Boston Consulting Group (BCG) released a report titled "Global Wealth 2012: Battle to regain strength" which outlined the deterioration of wealth in the hands of millionaires in the world. However in developing countries like India, it was a different picture as 28,000 new millionaire households emerged in 2011.
US had the highest number of millionaire households in the world as 51 lakh households tipped above a million dollars in private wealth in 2011. China had 14 lakh such households while India had 1.62 lakh millionaire households as compared to 1.34 lakh in 2010.
While US still retains number one spot worldwide, there has actually been a 2.5% decline in the number of millionaire households in America. Similar trends have been witnessed in other developed countries including major European nations and Japan.
There were a separate breed of households that the BCG report also looked at, called the Ultra High Net Worth (UHNW) households. These represented households with more than $100 million or 555 crore rupees in private wealth.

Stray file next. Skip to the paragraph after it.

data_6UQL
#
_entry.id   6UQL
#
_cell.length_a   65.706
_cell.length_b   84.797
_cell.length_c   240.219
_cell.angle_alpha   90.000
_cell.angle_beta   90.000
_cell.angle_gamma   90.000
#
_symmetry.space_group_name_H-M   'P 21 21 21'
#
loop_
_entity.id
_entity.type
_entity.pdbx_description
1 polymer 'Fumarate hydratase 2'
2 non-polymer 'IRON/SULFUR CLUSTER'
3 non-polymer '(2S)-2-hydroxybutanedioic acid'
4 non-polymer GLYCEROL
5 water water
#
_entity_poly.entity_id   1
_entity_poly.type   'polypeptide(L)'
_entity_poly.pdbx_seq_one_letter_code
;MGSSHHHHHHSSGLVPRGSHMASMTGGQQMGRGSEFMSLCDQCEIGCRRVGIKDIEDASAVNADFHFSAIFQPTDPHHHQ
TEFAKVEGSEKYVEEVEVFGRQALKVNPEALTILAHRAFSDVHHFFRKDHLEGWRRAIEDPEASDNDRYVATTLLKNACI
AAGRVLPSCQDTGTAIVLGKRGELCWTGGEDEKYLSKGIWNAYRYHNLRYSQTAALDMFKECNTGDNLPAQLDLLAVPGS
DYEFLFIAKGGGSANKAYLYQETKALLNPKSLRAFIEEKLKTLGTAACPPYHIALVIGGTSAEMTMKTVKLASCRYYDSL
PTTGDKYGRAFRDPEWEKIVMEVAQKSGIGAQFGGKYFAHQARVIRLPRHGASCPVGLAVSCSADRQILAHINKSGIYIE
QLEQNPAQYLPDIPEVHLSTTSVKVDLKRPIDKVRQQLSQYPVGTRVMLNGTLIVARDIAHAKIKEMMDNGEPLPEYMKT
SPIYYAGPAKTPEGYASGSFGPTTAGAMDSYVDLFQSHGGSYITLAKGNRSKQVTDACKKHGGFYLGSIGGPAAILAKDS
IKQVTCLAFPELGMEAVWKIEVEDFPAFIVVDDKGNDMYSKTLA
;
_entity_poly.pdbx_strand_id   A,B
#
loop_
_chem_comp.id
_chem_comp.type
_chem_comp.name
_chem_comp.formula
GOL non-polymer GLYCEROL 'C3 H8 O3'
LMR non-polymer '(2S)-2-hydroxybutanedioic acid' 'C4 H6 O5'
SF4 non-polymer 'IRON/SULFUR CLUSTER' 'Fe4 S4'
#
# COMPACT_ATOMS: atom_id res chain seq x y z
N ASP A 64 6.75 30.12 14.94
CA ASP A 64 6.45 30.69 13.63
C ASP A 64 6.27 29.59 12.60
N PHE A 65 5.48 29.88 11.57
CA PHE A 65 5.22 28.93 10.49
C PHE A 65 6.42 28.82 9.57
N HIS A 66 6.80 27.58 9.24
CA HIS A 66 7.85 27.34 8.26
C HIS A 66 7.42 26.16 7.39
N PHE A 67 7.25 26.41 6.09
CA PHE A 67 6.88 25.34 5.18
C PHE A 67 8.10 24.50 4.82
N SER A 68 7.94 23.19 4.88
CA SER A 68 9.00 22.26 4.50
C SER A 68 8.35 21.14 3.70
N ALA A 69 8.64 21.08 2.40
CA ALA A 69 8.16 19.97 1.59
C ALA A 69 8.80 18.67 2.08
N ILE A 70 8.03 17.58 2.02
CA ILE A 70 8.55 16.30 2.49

In 2011 USA had 2,928 UHNW households as compared to 2,989 in 2010. Mature nations like UK, Germany and Australia remained stable while there were 37 new additions to UHNW in India marking an increase of 15%. The same number in China increased by 110 to 648 households.
Despite the shrinking wealth in developed countries, global private wealth levels increased marginally by 1.9% to $122.8 trillion. This growth is driven by developing nations like India and China. In fact, BCG pegs the growth in private wealth in India at a stunning rate of 19% over the coming 4 years. In China, the same increase will be 15%.
Like every story this one too has two sides to the coin. The flip side of increase in the number of ultra rich households is that they may splurge on homes and apartments, driving up property prices. However the positive side is just too hard to ignore and in fact, overshadows the flip side.
Despite the fact that falling stock prices and weak investor sentiment led to a loss of more than Rs. 20,00,000 crore in investor wealth in 2011, a fundamentally strong economy backed by a growth in GDP led to increase in private wealth.
Good or bad, these numbers convincingly point to the fact that growth in global private wealth is because of developing nations like India. The BCG report said…
"Global growth in private wealth is clearly being driven by rapidly developing economies in the ‘new world,’ not by the ‘old world’ of traditional, mature ones"